add. While DOD has begun shifting away
from counterinsurgency weapons to those needed to challenge advanced
anti-access threats, tight budgets and legacy force-structure threaten to blunt
investment. "Sustaining such an effort will require Congress and DOD to
maintain a strategic perspective in the allocation of increasingly scarce
defense resources," states the report.
In More Depth
In his book, “Duty: Memoirs of a Secretary at War,” former Defense Secretary Robert Gates describes the Air Force as “one of my biggest headaches”—a perception USAF leaders were never able to turn around during his tenure.
Air Force Secretary Deborah James acknowledged the Air Force does “have a systemic problem” within its nuclear forces, though she said she is confident the mission itself remains strong.
After a 23-year seesaw legal battle in which both sides were at some point “up” by more than a billion dollars, the Navy and its A-12 contractors have put the A-12 controversy to rest with a settlement.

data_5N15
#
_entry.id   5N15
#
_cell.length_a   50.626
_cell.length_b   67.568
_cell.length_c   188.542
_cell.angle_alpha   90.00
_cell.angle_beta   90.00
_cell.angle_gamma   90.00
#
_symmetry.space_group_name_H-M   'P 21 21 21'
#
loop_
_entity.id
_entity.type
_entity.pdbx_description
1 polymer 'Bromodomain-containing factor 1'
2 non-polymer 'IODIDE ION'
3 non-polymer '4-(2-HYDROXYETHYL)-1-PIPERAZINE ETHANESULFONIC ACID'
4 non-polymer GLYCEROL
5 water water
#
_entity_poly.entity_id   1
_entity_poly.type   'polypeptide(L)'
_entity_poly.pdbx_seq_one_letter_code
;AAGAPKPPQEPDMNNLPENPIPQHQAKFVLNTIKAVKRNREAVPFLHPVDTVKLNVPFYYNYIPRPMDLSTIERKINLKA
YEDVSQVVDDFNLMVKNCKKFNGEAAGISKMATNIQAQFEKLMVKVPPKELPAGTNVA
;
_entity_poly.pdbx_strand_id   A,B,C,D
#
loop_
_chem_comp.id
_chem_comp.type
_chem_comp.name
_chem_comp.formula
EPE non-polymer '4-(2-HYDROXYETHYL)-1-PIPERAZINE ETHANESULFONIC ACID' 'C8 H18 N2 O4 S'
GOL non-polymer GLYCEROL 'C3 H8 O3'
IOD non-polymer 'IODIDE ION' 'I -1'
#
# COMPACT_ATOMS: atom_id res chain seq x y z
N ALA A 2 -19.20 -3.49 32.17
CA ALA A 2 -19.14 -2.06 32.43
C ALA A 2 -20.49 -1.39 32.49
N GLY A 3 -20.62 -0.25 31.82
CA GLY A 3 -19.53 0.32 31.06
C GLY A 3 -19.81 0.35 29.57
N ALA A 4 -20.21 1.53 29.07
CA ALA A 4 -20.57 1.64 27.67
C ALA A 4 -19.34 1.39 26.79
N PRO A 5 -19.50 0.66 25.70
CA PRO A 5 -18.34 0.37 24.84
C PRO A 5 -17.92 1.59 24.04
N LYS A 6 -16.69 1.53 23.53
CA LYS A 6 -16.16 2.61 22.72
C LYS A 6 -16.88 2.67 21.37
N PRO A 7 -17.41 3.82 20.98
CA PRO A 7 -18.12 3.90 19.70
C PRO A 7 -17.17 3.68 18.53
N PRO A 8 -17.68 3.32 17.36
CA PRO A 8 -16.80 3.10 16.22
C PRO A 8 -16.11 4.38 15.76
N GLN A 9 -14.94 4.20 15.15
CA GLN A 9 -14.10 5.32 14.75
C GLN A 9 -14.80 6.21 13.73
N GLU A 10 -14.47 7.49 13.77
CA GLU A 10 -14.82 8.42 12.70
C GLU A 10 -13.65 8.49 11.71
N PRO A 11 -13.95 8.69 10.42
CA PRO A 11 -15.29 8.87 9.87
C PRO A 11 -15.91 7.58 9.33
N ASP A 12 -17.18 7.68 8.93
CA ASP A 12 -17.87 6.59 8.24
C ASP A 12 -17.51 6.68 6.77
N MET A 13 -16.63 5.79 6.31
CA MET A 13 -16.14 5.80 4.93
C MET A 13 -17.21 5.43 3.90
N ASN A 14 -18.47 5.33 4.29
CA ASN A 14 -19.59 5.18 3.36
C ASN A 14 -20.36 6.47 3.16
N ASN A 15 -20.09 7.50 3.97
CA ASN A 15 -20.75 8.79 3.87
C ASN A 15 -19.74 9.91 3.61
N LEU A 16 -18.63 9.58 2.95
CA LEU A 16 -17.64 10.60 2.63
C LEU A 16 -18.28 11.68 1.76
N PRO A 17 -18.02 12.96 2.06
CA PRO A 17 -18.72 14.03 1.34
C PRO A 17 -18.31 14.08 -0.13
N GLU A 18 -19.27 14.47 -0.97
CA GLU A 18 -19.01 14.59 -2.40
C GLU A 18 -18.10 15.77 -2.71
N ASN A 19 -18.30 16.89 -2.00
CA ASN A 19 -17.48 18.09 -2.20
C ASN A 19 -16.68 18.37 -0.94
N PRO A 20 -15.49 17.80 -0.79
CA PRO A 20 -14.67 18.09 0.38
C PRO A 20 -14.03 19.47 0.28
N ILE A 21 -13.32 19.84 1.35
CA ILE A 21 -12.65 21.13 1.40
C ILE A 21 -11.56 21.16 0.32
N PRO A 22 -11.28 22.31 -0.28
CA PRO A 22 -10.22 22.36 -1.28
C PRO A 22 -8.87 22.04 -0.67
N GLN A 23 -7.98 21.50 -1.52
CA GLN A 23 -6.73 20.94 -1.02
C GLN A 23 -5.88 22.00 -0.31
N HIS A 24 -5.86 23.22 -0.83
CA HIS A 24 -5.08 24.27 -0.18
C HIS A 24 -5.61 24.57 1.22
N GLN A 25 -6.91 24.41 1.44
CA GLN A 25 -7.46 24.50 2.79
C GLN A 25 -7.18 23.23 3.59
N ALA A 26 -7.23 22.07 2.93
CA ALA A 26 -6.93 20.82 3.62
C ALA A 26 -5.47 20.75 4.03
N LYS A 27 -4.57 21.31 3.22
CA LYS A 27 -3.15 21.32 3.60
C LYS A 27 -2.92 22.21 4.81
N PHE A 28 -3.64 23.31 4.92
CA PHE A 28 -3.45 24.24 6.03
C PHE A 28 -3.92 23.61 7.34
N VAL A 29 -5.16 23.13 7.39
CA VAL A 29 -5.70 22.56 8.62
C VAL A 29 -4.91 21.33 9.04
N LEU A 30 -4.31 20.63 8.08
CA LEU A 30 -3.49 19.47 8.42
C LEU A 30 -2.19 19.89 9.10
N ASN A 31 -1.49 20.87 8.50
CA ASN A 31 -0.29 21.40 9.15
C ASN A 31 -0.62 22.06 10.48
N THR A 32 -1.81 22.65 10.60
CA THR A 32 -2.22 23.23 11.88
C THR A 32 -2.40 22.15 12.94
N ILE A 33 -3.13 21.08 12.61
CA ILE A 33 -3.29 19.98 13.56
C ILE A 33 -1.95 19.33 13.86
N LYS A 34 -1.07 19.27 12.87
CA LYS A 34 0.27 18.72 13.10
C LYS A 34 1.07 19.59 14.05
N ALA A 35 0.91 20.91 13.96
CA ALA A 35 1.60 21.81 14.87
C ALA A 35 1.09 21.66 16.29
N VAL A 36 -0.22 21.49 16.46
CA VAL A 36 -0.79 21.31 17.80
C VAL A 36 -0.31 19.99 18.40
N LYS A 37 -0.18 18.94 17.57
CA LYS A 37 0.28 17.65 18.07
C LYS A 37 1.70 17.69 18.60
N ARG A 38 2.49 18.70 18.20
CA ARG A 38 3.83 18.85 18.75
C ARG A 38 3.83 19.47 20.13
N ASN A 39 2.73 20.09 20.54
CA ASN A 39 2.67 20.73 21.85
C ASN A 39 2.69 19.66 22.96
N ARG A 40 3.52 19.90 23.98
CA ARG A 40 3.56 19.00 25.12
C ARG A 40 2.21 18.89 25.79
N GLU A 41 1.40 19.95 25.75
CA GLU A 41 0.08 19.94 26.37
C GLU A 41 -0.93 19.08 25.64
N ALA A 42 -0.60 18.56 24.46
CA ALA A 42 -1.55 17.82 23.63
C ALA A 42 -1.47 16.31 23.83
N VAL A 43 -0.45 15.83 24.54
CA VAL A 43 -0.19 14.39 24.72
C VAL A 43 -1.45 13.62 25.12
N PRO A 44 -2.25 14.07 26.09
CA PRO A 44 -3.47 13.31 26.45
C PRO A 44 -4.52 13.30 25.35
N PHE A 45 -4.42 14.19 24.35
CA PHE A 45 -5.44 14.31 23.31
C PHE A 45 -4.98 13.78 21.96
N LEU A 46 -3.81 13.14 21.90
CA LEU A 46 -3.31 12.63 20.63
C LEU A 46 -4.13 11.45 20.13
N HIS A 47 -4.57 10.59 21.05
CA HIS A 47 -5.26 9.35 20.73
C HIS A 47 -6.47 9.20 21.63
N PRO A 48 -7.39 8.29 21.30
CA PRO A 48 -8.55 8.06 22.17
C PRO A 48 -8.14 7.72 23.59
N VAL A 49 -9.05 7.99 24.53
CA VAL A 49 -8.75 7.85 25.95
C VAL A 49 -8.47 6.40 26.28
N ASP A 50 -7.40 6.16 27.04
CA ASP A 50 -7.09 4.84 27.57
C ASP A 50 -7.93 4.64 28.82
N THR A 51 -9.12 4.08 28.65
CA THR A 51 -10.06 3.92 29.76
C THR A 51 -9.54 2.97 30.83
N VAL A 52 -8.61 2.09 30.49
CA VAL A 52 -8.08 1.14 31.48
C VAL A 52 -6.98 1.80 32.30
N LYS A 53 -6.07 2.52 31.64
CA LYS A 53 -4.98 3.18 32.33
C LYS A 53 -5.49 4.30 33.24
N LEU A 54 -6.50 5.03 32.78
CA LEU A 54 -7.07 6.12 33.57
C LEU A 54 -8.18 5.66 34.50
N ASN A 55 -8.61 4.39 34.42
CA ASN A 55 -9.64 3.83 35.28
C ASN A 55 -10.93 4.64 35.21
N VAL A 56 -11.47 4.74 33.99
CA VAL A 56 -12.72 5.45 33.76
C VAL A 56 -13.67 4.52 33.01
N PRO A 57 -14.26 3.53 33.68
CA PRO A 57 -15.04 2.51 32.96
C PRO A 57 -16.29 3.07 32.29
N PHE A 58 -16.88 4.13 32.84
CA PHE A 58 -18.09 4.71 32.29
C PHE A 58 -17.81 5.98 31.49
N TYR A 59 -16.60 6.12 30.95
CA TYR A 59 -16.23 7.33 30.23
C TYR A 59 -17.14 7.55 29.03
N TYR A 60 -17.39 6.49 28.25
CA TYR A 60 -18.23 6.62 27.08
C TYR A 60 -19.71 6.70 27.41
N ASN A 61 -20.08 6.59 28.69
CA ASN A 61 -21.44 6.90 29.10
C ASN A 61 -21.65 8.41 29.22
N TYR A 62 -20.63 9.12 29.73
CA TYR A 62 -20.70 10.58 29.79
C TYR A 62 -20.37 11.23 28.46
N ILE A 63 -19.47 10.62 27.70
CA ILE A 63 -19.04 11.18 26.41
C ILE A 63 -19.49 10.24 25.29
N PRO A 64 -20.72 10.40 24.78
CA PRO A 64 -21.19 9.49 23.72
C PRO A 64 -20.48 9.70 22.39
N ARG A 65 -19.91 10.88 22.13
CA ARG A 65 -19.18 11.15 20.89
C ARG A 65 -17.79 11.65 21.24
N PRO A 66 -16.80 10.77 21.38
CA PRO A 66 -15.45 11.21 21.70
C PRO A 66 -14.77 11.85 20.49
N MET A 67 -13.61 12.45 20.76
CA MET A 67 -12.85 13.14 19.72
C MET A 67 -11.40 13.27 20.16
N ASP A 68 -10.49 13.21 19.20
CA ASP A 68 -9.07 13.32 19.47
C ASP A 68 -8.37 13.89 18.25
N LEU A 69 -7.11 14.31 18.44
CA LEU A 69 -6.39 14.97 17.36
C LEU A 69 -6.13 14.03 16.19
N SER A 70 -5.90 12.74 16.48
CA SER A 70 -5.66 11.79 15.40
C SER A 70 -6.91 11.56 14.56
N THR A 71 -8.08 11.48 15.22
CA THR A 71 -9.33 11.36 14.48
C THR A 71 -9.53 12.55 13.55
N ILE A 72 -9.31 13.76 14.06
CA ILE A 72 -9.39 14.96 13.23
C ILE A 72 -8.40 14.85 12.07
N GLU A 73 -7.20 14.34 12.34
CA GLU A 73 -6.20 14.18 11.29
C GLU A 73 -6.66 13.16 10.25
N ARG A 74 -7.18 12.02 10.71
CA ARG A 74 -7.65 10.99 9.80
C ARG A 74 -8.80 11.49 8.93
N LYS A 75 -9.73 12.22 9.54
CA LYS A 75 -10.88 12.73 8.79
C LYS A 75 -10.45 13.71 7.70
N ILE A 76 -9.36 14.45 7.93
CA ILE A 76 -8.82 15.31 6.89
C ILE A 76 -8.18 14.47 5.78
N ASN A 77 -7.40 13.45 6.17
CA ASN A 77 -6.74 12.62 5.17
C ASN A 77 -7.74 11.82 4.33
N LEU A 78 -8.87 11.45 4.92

The Document File
Aircraft Accident Reports
10 Years Ago
Editorial: The Thirty Years’ War
The volunteer military has had its problems, but a conscript force would have even more.
Compressing the Kill Chain
The goal is to put weapons on time sensitive targets in “single-digit” minutes.
The Guard and Reserve Stand Fast
Guardsmen, Reservists, employers, and family members have stepped up to a bigger mission, but it has not been easy.
25 Years Ago
Editorial: Discriminate Deterrence
Russia's defense leaders are willing to take short-term risks in the hope that Gorbachev's economic reforms will sustain Soviet military power over the long term.
50 Years Ago
The Future of Manned Aircraft
In the debate over our strategic deterrent, manned aircraft are getting much the worse of the suppositions. Yet the new technology can be used to strengthen rather than weaken the arguments for manned aircraft.
The Great Deterrent Dialogue
Missiles, bombers, space weapons, arms control are all advanced as essential to deter general war. Many participants engaging in this debate are long on words, short on knowledge.